dream therapy

Benefits of Dream Therapy

Since the time of the ancients, dreams have been thought of as vehicles for other worldly communication. They’ve also been used as lenses for better seeing life’s complexities in the waking state.

As an integrative therapist with a cognitive bent, I’m a big fan of dream therapy. There’s just something fun about exploring dream content and interpreting meaning.

What is dream therapy?

In simple speak, dream therapy is a $10.00 term used to describe a technique whereby dreams, including recurring dreams, are explored and analyzed to help understand stressors.

Most forms of dream therapy involve journaling. An example might be keeping a notebook by the bed and recording material upon awakening. Others voice record images with a device, like a smart-phone or a tape recorder.

Freud believed that dreams concealed conscious thoughts. His protégé, Carl Jung, thought differently. He believed that dreams revealed a whole new language to human consciousness and helped to restore psychic balance (Seaward, 2009).

In contemporary times, some believe dreams are nothing more than the subconscious remains of the day. Others, particularly those who subscribe to certain cultural beliefs, allow for spiritual possibilities (see post on animal guides).

At the end of the day, what really matters is what you think.

What follows are 7 benefits of dream therapy you might not know. Some of what follows are common sense. A few may cause you to pause and reflect. Read them all to fully absorb their deeper meaning.

1. Conscious and subconscious balancing

A major benefit of dream therapy is the strengthening of the subconscious and conscious mind.

This goes back to Jung’s thoughts on psychic balancing. Think of this as a form of harmonic mental tuning.

2. Insight into mood

Dreams can be a reflection of what we’re feeling at the subconscious level.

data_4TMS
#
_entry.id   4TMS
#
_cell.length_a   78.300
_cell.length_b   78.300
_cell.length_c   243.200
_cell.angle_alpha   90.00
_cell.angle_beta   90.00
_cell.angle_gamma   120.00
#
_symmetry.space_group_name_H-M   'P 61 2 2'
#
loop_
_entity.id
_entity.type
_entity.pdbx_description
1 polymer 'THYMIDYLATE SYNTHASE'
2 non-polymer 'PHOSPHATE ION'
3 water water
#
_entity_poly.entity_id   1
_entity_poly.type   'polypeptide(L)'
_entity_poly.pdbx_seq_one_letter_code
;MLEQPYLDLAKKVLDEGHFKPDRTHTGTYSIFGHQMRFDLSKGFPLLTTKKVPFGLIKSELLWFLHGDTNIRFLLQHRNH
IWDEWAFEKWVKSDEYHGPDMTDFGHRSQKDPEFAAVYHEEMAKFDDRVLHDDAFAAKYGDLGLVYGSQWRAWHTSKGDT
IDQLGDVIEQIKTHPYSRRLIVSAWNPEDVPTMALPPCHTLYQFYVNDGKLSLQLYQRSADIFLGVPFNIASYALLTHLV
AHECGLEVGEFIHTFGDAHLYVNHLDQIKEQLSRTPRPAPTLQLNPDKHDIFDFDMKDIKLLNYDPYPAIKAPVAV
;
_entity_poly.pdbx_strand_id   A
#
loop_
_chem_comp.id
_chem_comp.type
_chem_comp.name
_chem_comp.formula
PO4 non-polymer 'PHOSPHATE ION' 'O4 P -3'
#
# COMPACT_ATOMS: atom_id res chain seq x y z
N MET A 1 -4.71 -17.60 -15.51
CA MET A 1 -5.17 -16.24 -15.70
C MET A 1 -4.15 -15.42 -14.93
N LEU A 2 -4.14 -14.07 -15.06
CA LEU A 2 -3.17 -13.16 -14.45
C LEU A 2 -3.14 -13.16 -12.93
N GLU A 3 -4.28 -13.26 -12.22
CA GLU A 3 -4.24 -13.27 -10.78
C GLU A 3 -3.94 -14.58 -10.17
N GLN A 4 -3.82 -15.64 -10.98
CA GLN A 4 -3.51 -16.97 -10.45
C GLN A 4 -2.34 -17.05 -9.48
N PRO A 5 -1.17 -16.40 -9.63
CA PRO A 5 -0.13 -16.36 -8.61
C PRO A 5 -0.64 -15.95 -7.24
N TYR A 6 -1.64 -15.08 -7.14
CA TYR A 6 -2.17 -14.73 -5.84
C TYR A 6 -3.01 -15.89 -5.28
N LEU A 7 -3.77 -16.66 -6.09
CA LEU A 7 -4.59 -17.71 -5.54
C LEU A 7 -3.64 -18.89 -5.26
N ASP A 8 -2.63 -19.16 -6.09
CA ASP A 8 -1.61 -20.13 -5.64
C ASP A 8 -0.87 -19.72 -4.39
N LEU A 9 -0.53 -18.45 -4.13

By assessing the meaning of dream material, you may get a more wholistic view of your general mood state.

For those who find it difficult to talk about their feelings, dream therapy may help project outward emotions buried deep inside.

3. Exploring symbolism

By keeping a dream notebook handy and recording different symbolism, you may be able to identify various themes.

In turn, you can ask yourself: What is the central message?

4. Sparks creativity

If you are in a creative slump, dream therapy may help to spark creativity.

Even if you think dream interpretation is a bunch of hooey, you can still use subconscious fodder to kickstart the imagination.

5. Addressing chronic nightmares

In the clinical realm, Image Rehearsal Therapy (IRT) is used with dream work to help ameliorate symptoms of PTSD and night terrors.

In short, the goal is to rewrite the nightmare’s story. With the help of a therapist, you write down the unpleasant aspects of the dream and alter the content to something pleasant.

IRT is highly recommended for the treatment of nightmares, per to the Journal of Clinical Sleep Medicine (Zak, et al., 2010).

6. Positive self-care ritual

A major benefit of dream therapy is the establishment of a positive self-care ritual. By allowing five to ten minutes a day for journaling, you carve out time to focus exclusively on you.

Some people immediately write down themes from dreams upon waking and then use the symbols as part of a morning meditation.

7. Internal conflict awareness

The Hellenistic era Greeks practiced something called dream incubation. That’s where you self-reflect on a specific concern and then write it down before going to sleep.

Upon awaking, record whatever images pop up from your memory. Doing so may be helpful in shining a light on internal conflicts or life challenges.

Final Thoughts

Dream interpretation should be viewed as an art form and not a science. The meaning of a dream resides solely with the dreamer.

That said, by assessing the symbolism you experience in your subconscious state, you may get to know yourself better.

Plus, it’s a lot of fun.

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References

Seaward, B. L. (2009). Managing stress (Vol. 6). Sadbury, MA: Jones Bartlett.

Zak, R. S., Aurora, R. N., Auerbach, S. H., Casey, K. R., Chowdhuri, S., Karippot, A., & Maganti, R. K. (2010). Best practice guide for the treatment of nightmare disorder in adults. Journal of Clinical Sleep Medicine. Journal of Clinical Sleep Medicine, 6(4), 389-401.

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